Which royal are you? I’m the younger one, so I’d be the Harry. He’s a bit more of the rebel, but he doesn’t want to let anyone down. He’s not as loyal maybe as Fili, but he’s still part of the troop and he’s committed and wants ultimately to reclaim Moria again. They’re all super loyal, it’s one of the traits of the dwarves.

Ever think you would play a dwarf? Not really, no, but the story about being cast is kind of boring. My agent sent an audition tape to Peter and six months later I met him in London with Fran (Walsh). When I heard the news, I was shooting a vampire thing for the BBC (Being Human) and that stoked me and I flew here!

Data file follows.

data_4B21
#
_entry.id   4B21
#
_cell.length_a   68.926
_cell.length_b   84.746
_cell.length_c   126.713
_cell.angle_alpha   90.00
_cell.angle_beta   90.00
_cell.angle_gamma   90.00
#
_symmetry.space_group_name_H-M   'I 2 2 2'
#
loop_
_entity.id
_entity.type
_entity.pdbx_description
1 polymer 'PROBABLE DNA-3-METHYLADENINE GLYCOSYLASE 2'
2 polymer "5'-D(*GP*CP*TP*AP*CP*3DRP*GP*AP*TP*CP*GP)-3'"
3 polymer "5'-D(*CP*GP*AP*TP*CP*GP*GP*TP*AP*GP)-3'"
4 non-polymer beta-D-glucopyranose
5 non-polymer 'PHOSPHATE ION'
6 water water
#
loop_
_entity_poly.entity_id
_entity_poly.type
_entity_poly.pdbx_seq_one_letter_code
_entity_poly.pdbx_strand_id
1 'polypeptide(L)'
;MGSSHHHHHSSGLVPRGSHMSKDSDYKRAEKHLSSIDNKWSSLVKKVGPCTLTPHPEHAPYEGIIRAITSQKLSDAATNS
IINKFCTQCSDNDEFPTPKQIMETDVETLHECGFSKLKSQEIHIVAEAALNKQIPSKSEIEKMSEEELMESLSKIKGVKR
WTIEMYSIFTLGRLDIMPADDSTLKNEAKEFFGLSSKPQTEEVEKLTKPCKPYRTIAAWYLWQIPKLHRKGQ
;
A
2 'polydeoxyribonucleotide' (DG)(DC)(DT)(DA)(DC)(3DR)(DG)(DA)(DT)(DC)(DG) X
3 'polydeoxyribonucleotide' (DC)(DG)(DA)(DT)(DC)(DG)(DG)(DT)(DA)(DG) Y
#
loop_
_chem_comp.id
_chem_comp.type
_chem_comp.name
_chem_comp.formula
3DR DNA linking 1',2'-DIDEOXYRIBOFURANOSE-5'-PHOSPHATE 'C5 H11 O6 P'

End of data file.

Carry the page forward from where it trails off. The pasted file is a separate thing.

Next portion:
How was dwarf boot camp? A lot of going to the gym; a lot of movement classes. Dwarves are just weighed down by everything. They’re not sluggish, they just have this work-horse mentality. When they get going they’re unstoppable. With Kili it’s slightly different, because his reactions are slightly quicker than some of the others, and I’m always the first to hear stuff and see stuff. He’s one of the young lookouts.

How are you finding working in a Middle-earth? There’s more green screen than The Lord Of The Rings… I was worried that I wouldn’t be able to do it, but it’s really not difficult. Peter tells us very briefly what is going on, you look down and see this green screen and suddenly it doesn’t feel like a green screen anymore. It’s bizarre, once the cameras turn on and you know that people are going to watch your reactions, you somehow feel it, and you don’t have to mug. It’s actually strangely normal.